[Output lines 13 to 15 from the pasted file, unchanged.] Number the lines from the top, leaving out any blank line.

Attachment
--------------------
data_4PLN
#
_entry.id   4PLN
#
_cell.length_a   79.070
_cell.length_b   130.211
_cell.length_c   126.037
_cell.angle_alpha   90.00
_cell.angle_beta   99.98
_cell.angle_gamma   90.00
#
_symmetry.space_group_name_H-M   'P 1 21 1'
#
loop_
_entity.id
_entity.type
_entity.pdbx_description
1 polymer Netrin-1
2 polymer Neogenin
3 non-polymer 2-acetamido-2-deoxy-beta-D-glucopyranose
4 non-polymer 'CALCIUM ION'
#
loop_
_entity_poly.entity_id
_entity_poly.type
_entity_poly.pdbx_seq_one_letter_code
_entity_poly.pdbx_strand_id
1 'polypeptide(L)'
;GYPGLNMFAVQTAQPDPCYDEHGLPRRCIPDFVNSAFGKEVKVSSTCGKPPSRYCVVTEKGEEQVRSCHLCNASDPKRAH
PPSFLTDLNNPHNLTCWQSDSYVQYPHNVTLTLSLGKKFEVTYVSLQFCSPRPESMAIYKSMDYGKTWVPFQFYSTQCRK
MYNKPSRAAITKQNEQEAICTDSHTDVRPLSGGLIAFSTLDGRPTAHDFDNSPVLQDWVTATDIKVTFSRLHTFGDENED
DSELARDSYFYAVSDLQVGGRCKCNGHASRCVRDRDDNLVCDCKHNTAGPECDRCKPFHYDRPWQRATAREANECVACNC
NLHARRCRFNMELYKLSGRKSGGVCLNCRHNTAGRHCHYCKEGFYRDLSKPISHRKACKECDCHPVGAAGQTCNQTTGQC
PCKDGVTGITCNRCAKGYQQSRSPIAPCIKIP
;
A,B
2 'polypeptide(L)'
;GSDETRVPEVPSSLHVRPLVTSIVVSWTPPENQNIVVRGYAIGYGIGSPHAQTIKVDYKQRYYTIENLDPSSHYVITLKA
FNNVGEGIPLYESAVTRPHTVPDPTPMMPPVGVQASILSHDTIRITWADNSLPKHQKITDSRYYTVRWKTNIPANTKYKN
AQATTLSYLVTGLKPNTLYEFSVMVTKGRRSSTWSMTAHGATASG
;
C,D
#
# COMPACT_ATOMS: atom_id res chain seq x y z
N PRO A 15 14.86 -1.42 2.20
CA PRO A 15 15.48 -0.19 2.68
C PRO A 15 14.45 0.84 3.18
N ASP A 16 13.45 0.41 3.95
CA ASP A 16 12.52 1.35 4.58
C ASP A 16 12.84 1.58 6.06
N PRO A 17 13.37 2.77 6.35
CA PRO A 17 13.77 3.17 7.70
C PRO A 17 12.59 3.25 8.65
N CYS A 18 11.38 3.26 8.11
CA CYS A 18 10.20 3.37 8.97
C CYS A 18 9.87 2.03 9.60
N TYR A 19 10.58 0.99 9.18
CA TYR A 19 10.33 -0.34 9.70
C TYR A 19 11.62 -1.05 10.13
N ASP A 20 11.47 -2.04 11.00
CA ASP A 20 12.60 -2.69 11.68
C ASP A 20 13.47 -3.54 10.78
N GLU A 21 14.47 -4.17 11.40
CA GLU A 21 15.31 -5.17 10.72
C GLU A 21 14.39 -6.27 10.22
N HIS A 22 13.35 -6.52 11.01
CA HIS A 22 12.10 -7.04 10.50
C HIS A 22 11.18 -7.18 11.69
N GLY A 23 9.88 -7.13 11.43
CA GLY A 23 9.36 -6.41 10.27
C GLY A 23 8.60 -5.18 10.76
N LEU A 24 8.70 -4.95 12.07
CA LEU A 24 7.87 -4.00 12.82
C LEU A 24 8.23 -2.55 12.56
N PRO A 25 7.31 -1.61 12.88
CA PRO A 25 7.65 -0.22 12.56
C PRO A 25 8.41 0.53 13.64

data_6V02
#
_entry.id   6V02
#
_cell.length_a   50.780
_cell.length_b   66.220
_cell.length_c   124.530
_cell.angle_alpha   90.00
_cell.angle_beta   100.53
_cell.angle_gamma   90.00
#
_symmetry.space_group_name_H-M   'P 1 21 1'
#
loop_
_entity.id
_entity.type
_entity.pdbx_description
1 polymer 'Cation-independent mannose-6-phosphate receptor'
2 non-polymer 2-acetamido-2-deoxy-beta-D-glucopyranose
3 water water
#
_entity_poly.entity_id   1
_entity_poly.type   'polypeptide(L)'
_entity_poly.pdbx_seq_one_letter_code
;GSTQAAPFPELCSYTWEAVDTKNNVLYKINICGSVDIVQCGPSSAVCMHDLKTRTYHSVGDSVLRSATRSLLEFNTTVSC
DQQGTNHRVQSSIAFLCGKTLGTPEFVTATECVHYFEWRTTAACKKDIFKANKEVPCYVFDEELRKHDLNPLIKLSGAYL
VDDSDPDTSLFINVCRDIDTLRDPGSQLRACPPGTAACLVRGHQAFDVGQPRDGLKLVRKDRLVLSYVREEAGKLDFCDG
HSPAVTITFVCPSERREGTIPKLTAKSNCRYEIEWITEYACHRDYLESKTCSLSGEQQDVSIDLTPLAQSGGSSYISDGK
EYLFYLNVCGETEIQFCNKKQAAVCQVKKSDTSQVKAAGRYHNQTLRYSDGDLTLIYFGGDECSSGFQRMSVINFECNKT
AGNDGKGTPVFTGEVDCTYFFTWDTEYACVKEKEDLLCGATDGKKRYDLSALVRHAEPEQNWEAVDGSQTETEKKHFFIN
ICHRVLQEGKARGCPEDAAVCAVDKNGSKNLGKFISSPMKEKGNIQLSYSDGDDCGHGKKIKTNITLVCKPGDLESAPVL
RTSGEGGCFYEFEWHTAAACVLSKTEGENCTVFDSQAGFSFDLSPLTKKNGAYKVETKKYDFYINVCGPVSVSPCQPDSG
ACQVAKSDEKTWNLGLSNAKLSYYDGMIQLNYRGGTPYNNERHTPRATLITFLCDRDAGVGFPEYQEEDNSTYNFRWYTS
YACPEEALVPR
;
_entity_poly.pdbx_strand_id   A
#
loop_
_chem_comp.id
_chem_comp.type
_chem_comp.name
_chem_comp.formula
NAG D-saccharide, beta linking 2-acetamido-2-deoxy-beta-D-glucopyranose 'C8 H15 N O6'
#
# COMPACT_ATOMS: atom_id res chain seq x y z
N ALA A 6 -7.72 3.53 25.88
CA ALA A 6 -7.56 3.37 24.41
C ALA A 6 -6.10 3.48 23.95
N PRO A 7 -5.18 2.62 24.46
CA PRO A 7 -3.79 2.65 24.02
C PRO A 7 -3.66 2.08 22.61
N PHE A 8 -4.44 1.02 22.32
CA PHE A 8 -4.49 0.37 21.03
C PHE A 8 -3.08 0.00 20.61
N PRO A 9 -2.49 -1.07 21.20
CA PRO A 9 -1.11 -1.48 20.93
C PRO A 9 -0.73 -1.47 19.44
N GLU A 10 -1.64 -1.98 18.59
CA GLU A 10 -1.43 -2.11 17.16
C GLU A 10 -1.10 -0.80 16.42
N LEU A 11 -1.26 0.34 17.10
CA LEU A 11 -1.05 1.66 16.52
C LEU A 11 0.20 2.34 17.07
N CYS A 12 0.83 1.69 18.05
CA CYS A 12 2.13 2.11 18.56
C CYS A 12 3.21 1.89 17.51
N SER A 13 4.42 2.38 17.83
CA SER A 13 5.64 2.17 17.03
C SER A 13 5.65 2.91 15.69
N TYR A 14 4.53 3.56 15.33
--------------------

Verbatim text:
#
loop_
_entity.id